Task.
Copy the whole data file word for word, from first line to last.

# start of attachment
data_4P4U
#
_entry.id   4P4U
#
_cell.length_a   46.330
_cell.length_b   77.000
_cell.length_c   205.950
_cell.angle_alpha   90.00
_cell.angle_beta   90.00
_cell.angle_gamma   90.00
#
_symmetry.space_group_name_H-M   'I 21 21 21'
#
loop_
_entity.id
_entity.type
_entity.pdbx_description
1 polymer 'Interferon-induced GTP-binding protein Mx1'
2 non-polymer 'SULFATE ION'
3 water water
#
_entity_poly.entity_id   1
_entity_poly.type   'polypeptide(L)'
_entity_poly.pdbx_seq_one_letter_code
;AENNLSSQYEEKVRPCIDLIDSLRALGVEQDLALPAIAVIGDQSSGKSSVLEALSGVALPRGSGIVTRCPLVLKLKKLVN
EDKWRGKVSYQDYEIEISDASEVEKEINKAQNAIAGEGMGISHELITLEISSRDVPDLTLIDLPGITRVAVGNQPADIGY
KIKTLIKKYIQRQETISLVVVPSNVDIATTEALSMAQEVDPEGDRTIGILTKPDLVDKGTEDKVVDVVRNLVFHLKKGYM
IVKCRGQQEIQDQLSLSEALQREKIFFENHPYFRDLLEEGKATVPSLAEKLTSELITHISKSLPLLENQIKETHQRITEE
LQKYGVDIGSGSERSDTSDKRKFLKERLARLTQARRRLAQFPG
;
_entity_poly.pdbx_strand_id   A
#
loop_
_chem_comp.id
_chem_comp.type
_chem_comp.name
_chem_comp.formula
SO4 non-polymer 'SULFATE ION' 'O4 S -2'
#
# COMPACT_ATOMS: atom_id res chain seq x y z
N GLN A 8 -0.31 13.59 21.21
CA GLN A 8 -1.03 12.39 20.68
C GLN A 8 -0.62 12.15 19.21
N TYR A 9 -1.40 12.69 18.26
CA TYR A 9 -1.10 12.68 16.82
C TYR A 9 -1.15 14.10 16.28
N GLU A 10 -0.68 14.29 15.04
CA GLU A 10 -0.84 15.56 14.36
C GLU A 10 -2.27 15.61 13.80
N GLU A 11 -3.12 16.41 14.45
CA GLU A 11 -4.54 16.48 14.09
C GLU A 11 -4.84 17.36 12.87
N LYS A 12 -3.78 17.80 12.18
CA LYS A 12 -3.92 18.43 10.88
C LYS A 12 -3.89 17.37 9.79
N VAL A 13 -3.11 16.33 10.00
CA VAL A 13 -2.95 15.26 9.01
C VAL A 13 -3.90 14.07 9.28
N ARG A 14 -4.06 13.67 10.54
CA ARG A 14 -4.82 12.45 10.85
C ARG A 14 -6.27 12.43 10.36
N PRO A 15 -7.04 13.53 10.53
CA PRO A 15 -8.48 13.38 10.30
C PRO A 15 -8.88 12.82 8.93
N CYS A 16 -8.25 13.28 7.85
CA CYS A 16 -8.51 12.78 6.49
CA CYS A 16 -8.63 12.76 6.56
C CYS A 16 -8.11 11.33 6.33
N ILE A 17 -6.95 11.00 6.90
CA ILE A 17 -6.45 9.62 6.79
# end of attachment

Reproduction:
data_4P4U
#
_entry.id   4P4U
#
_cell.length_a   46.330
_cell.length_b   77.000
_cell.length_c   205.950
_cell.angle_alpha   90.00
_cell.angle_beta   90.00
_cell.angle_gamma   90.00
#
_symmetry.space_group_name_H-M   'I 21 21 21'
#
loop_
_entity.id
_entity.type
_entity.pdbx_description
1 polymer 'Interferon-induced GTP-binding protein Mx1'
2 non-polymer 'SULFATE ION'
3 water water
#
_entity_poly.entity_id   1
_entity_poly.type   'polypeptide(L)'
_entity_poly.pdbx_seq_one_letter_code
;AENNLSSQYEEKVRPCIDLIDSLRALGVEQDLALPAIAVIGDQSSGKSSVLEALSGVALPRGSGIVTRCPLVLKLKKLVN
EDKWRGKVSYQDYEIEISDASEVEKEINKAQNAIAGEGMGISHELITLEISSRDVPDLTLIDLPGITRVAVGNQPADIGY
KIKTLIKKYIQRQETISLVVVPSNVDIATTEALSMAQEVDPEGDRTIGILTKPDLVDKGTEDKVVDVVRNLVFHLKKGYM
IVKCRGQQEIQDQLSLSEALQREKIFFENHPYFRDLLEEGKATVPSLAEKLTSELITHISKSLPLLENQIKETHQRITEE
LQKYGVDIGSGSERSDTSDKRKFLKERLARLTQARRRLAQFPG
;
_entity_poly.pdbx_strand_id   A
#
loop_
_chem_comp.id
_chem_comp.type
_chem_comp.name
_chem_comp.formula
SO4 non-polymer 'SULFATE ION' 'O4 S -2'
#
# COMPACT_ATOMS: atom_id res chain seq x y z
N GLN A 8 -0.31 13.59 21.21
CA GLN A 8 -1.03 12.39 20.68
C GLN A 8 -0.62 12.15 19.21
N TYR A 9 -1.40 12.69 18.26
CA TYR A 9 -1.10 12.68 16.82
C TYR A 9 -1.15 14.10 16.28
N GLU A 10 -0.68 14.29 15.04
CA GLU A 10 -0.84 15.56 14.36
C GLU A 10 -2.27 15.61 13.80
N GLU A 11 -3.12 16.41 14.45
CA GLU A 11 -4.54 16.48 14.09
C GLU A 11 -4.84 17.36 12.87
N LYS A 12 -3.78 17.80 12.18
CA LYS A 12 -3.92 18.43 10.88
C LYS A 12 -3.89 17.37 9.79
N VAL A 13 -3.11 16.33 10.00
CA VAL A 13 -2.95 15.26 9.01
C VAL A 13 -3.90 14.07 9.28
N ARG A 14 -4.06 13.67 10.54
CA ARG A 14 -4.82 12.45 10.85
C ARG A 14 -6.27 12.43 10.36
N PRO A 15 -7.04 13.53 10.53
CA PRO A 15 -8.48 13.38 10.30
C PRO A 15 -8.88 12.82 8.93
N CYS A 16 -8.25 13.28 7.85
CA CYS A 16 -8.51 12.78 6.49
CA CYS A 16 -8.63 12.76 6.56
C CYS A 16 -8.11 11.33 6.33
N ILE A 17 -6.95 11.00 6.90
CA ILE A 17 -6.45 9.62 6.79